Big Issue Invest offers £50K carrot for social tech entrepreneurs

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27 Feb, 2013

The Big Issue's investment arm launches "Tech for Good" competition.

The Big Issue’s social investment arm has launched a competition that will result in 10 early-stage tech ventures each bagging up to £50,000 in funding.

The competition has been launched in conjunction with the Nominet Trust, and has also won the backing of several other corporate partners, including the Bank of America Merrill Lynch, LDC, The MITIE Foundation, Salesforce Foundation and Unity Trust Bank.

Its aim is to find 10 organisations that have the potential to use technology initiatives to provide learning support and job opportunities to some of the UK’s one million young people who are not in education, employment or training (NEETS).

Nigel Kershaw OBE, chief executive of Big Issue Invest, explained to IT Pro: “We’re looking for 10 ventures that we will invest £50,000 in each one and support with a really great network of mentoring.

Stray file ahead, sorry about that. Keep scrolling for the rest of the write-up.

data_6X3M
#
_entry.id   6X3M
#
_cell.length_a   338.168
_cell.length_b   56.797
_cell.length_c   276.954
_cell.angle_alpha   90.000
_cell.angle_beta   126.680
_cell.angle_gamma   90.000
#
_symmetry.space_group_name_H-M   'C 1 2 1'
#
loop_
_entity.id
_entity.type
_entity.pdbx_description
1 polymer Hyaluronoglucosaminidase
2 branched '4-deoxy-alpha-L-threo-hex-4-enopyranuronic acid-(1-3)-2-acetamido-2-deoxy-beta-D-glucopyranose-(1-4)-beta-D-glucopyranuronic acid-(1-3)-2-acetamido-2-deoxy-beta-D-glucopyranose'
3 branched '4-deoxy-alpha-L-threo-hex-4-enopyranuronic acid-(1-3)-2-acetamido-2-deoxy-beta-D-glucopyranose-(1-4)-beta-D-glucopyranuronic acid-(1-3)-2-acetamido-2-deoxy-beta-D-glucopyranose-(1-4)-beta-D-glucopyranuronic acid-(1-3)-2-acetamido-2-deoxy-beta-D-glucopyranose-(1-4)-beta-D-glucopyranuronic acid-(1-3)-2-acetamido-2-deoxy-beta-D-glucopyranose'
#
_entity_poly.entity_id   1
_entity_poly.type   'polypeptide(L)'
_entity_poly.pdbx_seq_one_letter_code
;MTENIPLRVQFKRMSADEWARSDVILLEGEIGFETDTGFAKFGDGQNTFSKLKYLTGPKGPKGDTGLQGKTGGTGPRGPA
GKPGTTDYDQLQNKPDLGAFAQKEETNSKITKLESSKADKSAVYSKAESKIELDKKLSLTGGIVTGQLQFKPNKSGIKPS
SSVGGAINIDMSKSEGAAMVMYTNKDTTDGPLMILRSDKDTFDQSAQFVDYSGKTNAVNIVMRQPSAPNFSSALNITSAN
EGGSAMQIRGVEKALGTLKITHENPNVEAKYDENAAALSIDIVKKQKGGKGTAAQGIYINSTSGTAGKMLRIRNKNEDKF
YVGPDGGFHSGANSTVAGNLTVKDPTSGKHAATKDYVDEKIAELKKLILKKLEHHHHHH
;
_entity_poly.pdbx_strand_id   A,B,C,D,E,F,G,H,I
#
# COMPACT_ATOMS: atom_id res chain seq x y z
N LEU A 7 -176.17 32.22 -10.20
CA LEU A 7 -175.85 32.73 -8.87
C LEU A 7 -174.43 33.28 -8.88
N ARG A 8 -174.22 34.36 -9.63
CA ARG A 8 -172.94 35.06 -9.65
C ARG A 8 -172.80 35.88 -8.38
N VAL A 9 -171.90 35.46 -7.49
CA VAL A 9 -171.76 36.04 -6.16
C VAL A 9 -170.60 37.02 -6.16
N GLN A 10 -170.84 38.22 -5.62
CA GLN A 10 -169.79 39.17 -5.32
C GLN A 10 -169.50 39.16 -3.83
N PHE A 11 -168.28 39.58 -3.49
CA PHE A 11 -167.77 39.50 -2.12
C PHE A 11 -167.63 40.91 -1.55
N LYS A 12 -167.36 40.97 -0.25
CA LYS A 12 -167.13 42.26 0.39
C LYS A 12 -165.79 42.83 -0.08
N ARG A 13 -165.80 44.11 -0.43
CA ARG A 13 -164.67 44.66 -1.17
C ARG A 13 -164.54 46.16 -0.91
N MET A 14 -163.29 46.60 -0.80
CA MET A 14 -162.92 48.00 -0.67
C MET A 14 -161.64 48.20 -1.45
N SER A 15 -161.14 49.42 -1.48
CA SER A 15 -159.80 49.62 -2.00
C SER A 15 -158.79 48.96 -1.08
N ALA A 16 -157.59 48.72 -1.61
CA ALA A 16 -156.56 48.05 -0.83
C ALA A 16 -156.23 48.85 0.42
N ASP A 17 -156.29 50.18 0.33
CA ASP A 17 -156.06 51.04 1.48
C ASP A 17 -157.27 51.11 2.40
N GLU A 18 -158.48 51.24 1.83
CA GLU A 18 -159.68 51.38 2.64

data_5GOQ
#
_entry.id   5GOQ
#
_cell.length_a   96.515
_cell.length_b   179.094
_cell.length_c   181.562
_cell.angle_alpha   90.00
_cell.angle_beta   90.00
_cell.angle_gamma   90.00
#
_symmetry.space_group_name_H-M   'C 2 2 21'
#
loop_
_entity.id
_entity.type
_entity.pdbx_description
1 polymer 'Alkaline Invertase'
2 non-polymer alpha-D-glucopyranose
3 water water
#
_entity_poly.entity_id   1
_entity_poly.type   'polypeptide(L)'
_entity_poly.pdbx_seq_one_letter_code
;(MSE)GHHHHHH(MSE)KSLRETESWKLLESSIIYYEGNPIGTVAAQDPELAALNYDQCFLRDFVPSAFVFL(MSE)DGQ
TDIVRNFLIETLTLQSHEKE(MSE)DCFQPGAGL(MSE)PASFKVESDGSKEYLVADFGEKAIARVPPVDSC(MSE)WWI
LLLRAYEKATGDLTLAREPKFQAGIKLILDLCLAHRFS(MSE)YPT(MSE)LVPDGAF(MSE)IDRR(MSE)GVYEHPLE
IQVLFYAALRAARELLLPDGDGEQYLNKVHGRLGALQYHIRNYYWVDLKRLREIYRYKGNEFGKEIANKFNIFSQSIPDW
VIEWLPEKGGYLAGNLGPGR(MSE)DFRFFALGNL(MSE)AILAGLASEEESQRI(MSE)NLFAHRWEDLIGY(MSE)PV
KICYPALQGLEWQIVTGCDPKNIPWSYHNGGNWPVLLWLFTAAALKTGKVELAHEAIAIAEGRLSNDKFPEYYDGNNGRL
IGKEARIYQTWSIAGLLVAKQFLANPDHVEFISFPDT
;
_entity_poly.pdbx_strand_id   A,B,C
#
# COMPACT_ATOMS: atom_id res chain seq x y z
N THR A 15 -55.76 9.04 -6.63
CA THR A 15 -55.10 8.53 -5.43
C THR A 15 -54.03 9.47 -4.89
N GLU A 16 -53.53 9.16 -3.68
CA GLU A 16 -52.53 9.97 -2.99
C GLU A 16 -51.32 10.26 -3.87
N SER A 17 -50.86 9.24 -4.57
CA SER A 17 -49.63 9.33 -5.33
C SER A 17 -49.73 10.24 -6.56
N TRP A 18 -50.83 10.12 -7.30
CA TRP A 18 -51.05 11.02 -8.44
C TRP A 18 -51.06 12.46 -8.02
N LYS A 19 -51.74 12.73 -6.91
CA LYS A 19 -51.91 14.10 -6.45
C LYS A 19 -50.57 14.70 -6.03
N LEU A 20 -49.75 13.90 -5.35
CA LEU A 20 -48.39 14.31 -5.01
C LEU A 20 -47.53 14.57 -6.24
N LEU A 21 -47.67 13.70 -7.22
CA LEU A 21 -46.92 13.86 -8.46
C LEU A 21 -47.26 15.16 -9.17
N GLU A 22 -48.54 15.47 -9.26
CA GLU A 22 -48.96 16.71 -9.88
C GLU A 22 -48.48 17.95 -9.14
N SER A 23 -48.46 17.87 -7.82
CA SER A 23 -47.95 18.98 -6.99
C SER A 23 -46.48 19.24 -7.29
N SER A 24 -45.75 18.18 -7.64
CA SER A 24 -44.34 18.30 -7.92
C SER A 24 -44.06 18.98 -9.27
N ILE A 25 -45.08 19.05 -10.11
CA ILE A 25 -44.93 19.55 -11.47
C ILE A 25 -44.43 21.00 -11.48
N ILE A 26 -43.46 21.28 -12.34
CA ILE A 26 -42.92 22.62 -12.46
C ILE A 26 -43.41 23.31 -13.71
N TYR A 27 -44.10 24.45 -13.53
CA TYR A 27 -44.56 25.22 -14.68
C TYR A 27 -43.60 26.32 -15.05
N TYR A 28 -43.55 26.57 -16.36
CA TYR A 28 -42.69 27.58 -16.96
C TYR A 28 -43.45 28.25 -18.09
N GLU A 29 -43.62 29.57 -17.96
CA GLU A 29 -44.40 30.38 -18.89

"The challenge is finding those ventures that are using technology to solve big social problems and transform young people’s lives," he added.

The closing date for applications is 15 April, after which 20 teams will be chosen to take part in an intensive mentoring programme. From here, ten finalists will then go on to receive funding, and benefit from ongoing support.

Kershaw cited Raspberry Pi as a good example of the type of educational technology that could be used to help disadvantaged young people learn new skills.

“Are there enterprises out there using Raspberry Pi to help people who are furthest away from getting [access to] education, for example,” he said.

“The number of people of my generation who got into computing because of programming [ZX] Spectrum computers...gamers who really might not have been distanced from education...but learned new skills through their interest is something Raspberry Pi can help with.”

The ideal applicant will be an organisation that could use the funding and mentoring offered through the scheme to scale-up their operations, rather than start out, Kershaw added.

“It doesn’t matter what world you live in at the moment, that early stage growth funding is hard to get, regardless of whether your project has social benefits or not,” he said.

“So, [the ideal project] will have a track record, as well as a plan of action for the future.”